- let cool and admire remarkably beautiful crust
This week the Rudolf Steiner Institute offered an opportunity to explore the interconnected themes of the art of baking bread and the evlution of human consciousness with a group of nine very engaged and fun loving bakers. This full week hands-on intensive allowed us both to bake a whole range of breads and to explore how the human diet and consciousness have changed since the agricultural revolution. Further this led us to look into the interconnected symbiosis in this change of diet and consciousness, which I have been enjoying researching for some time now. With a theme this vast and admittedly far reaching, we could only hope to touch in at certain significant moments in this panoramic journey and taste the proceses at work in these historical times and cultures. Our journey took us from ancient India and old world chapatti to Greece andpita bread, from sourdough breads in northern and southern Europe, to yeasted bagels, cinammon rolls and to the pinnacle of bread extravagance organic sourdough all butter croissants and pan au chocolat – a truly delicious journey in bread and thought! The journey continued to the modern day, to Wonder Bread, Nutritionaism and Orthorexia Nervosa. What lays in the future we can only surmise…
We began our week with the mystery of the agricultural revolution, trying to develop a palpable understanding for how human kind learned how to develop wild plants into domesticated varieties, a power which we no longer possess (even with the advent of genetic engineering!). How our modern food plants and animals were bread from their wild predecesors is still far from clear as is how this early food was then prepared to eat. Again there are many missing links in trying to understand these processes. For instance how were the early grains ground and cooked? It is not as easy to do as you might imagine using only the traditional tools, and these challenges were an important part of our process of discovery.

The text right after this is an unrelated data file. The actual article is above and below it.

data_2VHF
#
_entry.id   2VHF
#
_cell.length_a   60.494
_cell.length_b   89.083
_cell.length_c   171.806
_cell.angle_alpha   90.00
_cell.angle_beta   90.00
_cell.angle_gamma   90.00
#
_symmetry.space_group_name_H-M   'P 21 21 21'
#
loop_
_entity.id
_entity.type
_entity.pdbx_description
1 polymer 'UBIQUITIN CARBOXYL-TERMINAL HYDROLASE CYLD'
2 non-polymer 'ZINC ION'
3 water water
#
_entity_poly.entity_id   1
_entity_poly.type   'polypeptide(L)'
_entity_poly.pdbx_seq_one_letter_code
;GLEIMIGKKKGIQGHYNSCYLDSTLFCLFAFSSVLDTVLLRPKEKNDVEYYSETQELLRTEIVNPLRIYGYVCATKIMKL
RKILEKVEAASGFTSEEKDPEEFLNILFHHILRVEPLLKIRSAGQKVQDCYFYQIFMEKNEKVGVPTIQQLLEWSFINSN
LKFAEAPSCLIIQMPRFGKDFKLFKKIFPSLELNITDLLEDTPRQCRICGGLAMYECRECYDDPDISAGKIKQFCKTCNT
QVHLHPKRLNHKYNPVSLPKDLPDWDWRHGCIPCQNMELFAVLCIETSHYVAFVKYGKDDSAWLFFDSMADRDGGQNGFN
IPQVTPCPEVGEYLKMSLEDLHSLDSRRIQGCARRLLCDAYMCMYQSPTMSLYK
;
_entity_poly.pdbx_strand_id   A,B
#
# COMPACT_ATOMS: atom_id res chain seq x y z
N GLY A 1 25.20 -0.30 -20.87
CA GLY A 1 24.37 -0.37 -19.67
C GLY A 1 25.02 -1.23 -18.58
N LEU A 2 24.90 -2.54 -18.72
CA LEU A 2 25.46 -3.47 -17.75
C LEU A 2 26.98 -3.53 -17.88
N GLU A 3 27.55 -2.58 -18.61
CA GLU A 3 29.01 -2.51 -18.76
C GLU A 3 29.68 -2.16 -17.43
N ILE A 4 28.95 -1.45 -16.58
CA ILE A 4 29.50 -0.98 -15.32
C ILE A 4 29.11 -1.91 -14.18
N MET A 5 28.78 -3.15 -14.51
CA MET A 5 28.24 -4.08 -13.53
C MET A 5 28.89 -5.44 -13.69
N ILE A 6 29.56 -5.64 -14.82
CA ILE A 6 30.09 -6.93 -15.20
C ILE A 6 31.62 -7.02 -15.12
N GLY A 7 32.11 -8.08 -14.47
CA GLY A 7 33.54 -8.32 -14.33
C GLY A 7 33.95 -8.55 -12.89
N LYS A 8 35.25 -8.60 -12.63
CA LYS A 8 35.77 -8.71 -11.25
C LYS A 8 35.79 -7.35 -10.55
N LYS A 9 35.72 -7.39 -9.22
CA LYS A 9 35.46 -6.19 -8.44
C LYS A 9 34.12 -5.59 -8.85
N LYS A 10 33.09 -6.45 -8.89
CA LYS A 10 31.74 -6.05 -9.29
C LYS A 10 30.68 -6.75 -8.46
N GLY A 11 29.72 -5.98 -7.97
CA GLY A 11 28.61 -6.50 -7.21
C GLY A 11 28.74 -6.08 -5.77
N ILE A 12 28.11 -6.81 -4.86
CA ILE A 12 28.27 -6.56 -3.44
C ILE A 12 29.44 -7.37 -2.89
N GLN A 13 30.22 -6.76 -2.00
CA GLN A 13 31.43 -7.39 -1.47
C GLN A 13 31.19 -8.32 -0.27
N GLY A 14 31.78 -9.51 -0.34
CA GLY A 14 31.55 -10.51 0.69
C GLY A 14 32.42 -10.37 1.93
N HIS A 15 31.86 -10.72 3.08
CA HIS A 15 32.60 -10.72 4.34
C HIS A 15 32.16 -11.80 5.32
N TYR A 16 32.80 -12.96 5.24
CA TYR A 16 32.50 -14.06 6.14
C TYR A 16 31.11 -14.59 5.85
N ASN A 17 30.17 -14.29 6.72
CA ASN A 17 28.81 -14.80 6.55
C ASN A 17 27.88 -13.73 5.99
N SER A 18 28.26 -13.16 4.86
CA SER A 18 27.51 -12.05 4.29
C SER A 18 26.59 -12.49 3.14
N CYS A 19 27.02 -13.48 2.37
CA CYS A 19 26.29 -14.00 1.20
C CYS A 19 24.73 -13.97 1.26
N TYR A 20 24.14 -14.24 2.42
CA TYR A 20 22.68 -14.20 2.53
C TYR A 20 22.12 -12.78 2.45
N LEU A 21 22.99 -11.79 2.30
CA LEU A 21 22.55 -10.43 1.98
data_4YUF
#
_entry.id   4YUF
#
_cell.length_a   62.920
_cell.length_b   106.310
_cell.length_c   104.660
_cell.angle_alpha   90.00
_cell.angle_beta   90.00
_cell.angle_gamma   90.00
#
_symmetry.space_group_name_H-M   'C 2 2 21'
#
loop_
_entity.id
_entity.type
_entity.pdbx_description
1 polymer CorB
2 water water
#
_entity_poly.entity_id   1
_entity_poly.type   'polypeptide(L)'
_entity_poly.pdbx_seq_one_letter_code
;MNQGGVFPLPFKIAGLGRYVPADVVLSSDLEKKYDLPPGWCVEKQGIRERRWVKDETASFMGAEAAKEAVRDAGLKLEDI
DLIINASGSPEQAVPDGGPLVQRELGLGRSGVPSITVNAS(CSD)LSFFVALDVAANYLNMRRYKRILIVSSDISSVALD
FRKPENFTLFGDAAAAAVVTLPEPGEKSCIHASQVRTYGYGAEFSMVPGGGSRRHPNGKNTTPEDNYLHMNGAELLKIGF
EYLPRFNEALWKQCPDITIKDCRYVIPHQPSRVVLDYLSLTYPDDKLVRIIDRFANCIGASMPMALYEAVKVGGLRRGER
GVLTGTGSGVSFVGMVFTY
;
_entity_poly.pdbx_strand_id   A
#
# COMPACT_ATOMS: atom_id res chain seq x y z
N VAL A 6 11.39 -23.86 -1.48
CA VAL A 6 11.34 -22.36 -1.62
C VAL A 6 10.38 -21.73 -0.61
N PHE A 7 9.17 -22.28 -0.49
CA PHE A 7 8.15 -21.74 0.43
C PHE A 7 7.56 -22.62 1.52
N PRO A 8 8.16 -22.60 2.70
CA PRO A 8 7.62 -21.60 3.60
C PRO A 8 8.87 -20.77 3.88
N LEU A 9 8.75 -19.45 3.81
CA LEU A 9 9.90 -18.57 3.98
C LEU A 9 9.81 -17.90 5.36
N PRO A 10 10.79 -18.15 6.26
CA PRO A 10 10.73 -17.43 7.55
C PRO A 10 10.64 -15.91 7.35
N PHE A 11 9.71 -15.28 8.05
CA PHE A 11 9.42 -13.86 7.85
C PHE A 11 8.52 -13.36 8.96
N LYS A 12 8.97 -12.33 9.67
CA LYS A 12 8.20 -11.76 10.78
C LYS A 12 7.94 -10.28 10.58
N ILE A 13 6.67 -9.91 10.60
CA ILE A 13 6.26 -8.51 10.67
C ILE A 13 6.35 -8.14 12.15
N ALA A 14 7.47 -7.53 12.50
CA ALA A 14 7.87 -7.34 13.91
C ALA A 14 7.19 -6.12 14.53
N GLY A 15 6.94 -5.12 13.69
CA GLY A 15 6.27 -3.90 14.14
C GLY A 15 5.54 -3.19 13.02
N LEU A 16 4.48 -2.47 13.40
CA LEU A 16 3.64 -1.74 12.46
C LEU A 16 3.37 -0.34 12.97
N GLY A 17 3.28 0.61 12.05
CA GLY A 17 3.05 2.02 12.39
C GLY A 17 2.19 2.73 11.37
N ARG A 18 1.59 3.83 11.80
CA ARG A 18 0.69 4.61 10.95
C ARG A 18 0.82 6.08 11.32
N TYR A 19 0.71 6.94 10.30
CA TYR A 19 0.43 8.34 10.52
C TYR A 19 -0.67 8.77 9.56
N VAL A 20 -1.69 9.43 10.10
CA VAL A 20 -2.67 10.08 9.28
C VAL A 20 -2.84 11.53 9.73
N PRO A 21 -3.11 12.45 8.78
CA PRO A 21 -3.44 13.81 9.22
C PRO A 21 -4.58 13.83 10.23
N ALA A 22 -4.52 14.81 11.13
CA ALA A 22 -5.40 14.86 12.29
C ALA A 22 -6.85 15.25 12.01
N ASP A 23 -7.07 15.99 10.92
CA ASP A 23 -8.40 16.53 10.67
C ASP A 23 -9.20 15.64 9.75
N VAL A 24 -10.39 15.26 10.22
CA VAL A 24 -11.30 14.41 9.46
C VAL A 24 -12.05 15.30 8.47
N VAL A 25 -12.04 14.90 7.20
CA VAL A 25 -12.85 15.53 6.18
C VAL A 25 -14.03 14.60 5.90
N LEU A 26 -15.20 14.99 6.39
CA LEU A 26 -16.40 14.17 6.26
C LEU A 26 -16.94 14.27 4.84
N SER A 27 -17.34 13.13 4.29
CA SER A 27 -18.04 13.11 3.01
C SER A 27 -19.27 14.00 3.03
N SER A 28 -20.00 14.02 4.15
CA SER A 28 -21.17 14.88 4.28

Next we looked at Ancient Egyptian culture, which had developed over 40 different varieties of bread as depicted in their tomb paintings. In Egypt came the art of adding leaven to the bread. This made the bread more digestible, nutritious, tasty and helped it to keep longer. It is also easier to chew and use as a base or dipper with other foods. Egypt allowed bread to rise into the third dimension and along with that advance, Egyptians entered more fully into materialism.
Our sourdough repetoire expanded into French Peasant Loaves and Sourdough Rye bread flavoured with corriander and honey. These breads were surprisingly sweet and nutty (do to my method of keeping the sourdough starter firm and dry). Here loaves are more complex and can be shared amongst many peoples. Oven technology had to mature to consistently and evenly bake these larger loaves. These breads grew well beyond the inflated plane of earlier loaves and allow crust and crumb to develop into more spherical loaf forms. We also felt how differently the rye grain/flour responds than does wheat and how satisfying each can be if worked appropriately to their nature.